Marcus says: When trying to sell a new hardware-specific product, getting the product into the hands of consumers is often the best way to convince them of its merits. From the comfort of my home, miles away from the E3 show, Morpheus is as far away from my hands as Dallas is from LA (yes, a literal distance. no need for metaphor here).
Without getting hands-on with Morpheus, I have to rely on the testimony from show goers and Sony PR. To my surprise, Sony didn’t attempt to sell the spectacle of the coming VR revolution. Instead, in trailer after trailer, I saw typical footage of typical games in typical gameplay scenarios. The only difference in the trailer for the VR games is that they feature first-person surveying; a not so subtle indication that, yes, a virtual head moving could be controlled by your literal head moving once you step into the realm of VR. The Kinect-like hovering prompts might also tip you off to the fact that these are indeed trailers for VR games.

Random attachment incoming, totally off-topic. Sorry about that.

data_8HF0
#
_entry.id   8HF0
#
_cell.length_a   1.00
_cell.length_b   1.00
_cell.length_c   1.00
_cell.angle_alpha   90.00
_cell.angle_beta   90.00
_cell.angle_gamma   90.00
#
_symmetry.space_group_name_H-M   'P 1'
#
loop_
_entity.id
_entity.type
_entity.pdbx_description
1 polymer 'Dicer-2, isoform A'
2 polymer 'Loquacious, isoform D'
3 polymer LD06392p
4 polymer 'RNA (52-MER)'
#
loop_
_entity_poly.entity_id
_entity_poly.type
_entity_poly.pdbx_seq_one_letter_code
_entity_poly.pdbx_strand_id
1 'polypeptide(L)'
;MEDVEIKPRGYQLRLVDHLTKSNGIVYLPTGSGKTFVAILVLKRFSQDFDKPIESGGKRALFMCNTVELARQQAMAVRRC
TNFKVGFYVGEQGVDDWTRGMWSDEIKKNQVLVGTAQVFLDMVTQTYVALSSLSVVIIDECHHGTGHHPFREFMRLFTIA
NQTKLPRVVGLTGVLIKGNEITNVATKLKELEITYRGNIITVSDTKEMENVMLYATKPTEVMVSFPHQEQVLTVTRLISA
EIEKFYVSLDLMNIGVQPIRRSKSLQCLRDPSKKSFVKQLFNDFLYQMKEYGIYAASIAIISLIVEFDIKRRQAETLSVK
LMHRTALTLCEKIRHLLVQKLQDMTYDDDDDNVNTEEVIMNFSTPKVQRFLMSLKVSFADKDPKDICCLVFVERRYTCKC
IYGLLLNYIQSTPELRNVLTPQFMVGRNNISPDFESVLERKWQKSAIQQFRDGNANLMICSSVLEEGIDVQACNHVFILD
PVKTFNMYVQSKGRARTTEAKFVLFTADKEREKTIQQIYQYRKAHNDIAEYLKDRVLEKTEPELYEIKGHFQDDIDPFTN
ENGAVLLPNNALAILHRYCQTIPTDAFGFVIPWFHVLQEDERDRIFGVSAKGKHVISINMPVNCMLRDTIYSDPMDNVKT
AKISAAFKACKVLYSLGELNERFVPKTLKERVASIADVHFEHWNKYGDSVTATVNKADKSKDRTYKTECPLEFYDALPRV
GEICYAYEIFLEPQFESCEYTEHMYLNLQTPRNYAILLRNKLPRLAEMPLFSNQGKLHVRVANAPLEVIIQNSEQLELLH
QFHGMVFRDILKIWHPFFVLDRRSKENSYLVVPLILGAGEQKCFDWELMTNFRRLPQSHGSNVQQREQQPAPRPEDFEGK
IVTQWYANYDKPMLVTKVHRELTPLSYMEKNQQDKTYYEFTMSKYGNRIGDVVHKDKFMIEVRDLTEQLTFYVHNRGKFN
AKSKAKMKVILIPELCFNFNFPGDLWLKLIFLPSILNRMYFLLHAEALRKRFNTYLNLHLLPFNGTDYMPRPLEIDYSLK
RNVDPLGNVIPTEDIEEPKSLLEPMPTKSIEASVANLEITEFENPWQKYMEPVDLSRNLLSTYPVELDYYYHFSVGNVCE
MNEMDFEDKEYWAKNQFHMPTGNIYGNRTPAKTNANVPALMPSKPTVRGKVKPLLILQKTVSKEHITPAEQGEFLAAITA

Richard says: Nintendo is known for game presentations that focus on charm, creativity, and most of all gameplay. They typically don’t present footage without images of gameplay or content that is representative of the final product. Nintendo usually encourages their audience at E3 to go to the show floor and gets hands-on impressions. They even used the phrase “playing is believing” when they launched the Wii controller at E3 2006. I know the gaming industry has rapidly changed over the last 15 years, but I’d like to think actually playing games is the best and only way to understand what they are. Is it any different with Sony and Morpheus?